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A Man in a Distant Field

by Theresa Kishkan

Declan O’Malley is a man on the run. O’Malley, the protagonist of Theresa Kishkan’s new novel, A Man in a Distant Field, is an Irish schoolmaster who flees his small ancestral family farm after the murder of his wife and daughters by the Black and Tans. By early 1922, O’Malley has settled in Oyster Bay, a tiny coastal community on the Sechelt Peninsula, where he spends his days grieving and working on a new translation of The Odyssey. Burgeoning friendships with Rose, the young daughter of his landlord, whom he teaches to read, and with several members of a local native group draw O’Malley back to the world, and precipitate his return to Ireland and to a confrontation with both the past and the future.

A Man in a Distant Field cleaves rather too neatly into two distinct halves. If the novel’s second half – set in Delphi, County Mayo – is less impressive than the first, it is only because the scenes on the B.C. coast set such a high standard. A magical and haunting evocation of grief and growth, the early chapters of A Man in a Distant Field are a wonder; more bounded by narrative concerns, the Irish sequence pales somewhat in comparison.

Kishkan, who lives in Sechelt, B.C., is a master of setting and mood, with a keen eye for descriptions both lyrical and precise. Anyone who has spent any time on the B.C. coast, for example, will be stunned by the immediacy and immersive clarity of Kishkan’s writing. While this is a novel of ideas, freighted with classical allusions, botany, and history, Kishkan never loses sight of her characters. Although the dialogue is occasionally stilted, it is of a piece with the novel as a whole. Reading A Man in a Distant Field one enters a world of myth and tale, firmly rooted in the world, but distinct from more realistic approaches.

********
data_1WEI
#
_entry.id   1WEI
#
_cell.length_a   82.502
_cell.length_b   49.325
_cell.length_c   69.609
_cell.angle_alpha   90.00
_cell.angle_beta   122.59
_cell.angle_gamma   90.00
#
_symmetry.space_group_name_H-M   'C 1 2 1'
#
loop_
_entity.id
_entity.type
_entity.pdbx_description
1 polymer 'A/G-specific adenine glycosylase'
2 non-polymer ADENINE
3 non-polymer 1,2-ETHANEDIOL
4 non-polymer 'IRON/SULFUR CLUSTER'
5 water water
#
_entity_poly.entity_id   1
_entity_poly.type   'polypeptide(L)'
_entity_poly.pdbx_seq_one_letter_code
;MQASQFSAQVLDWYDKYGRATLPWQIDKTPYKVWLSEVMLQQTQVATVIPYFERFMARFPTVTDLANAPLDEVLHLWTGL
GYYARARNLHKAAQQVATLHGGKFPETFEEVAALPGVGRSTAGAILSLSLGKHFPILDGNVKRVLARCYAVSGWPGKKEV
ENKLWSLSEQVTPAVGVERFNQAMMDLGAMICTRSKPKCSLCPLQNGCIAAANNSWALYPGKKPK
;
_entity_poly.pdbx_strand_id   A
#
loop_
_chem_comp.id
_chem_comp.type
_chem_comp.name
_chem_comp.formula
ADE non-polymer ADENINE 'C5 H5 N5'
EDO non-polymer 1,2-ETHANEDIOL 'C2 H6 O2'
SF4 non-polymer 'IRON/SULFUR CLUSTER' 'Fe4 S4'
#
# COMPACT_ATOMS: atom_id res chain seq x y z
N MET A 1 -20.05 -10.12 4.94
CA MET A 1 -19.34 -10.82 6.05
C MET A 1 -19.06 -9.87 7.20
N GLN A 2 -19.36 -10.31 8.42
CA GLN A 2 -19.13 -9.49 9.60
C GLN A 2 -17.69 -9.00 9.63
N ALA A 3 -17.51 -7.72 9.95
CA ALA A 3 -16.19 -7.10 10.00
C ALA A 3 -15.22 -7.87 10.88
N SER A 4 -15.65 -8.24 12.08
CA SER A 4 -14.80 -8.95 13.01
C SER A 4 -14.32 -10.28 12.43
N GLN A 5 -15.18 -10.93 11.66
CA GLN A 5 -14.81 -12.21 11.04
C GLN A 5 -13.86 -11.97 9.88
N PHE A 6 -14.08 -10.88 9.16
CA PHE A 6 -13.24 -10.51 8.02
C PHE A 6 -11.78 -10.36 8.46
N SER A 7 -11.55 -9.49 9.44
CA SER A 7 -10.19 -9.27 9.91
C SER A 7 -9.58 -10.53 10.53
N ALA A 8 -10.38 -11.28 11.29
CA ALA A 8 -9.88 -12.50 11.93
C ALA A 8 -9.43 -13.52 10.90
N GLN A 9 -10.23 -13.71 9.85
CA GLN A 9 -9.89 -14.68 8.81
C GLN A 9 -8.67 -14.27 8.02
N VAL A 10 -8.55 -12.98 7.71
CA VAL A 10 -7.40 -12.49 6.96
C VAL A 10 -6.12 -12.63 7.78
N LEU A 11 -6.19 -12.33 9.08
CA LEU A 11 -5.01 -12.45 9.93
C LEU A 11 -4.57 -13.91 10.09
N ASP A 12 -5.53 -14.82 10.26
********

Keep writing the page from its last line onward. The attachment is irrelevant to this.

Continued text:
One is tempted to refer to Kishkan as word-drunk, but despite her obvious love of – and sensual pleasure in – language, the term doesn’t quite apply. Her writing is too tightly controlled, with the clean, slow burn and earthly sensibility of a fine whisky. Sip carefully or drink freely. Either way, you’ll soon find yourself under Kishkan’s spell.


Reviewer: Robert J. Wiersema

Publisher: Dundurn Press


Price: $21.99

Page Count: 306 pp

Format: Cloth

ISBN: 1-55002-531-7

Released: Nov.

Issue Date: 2005-1

Categories: Fiction: Novels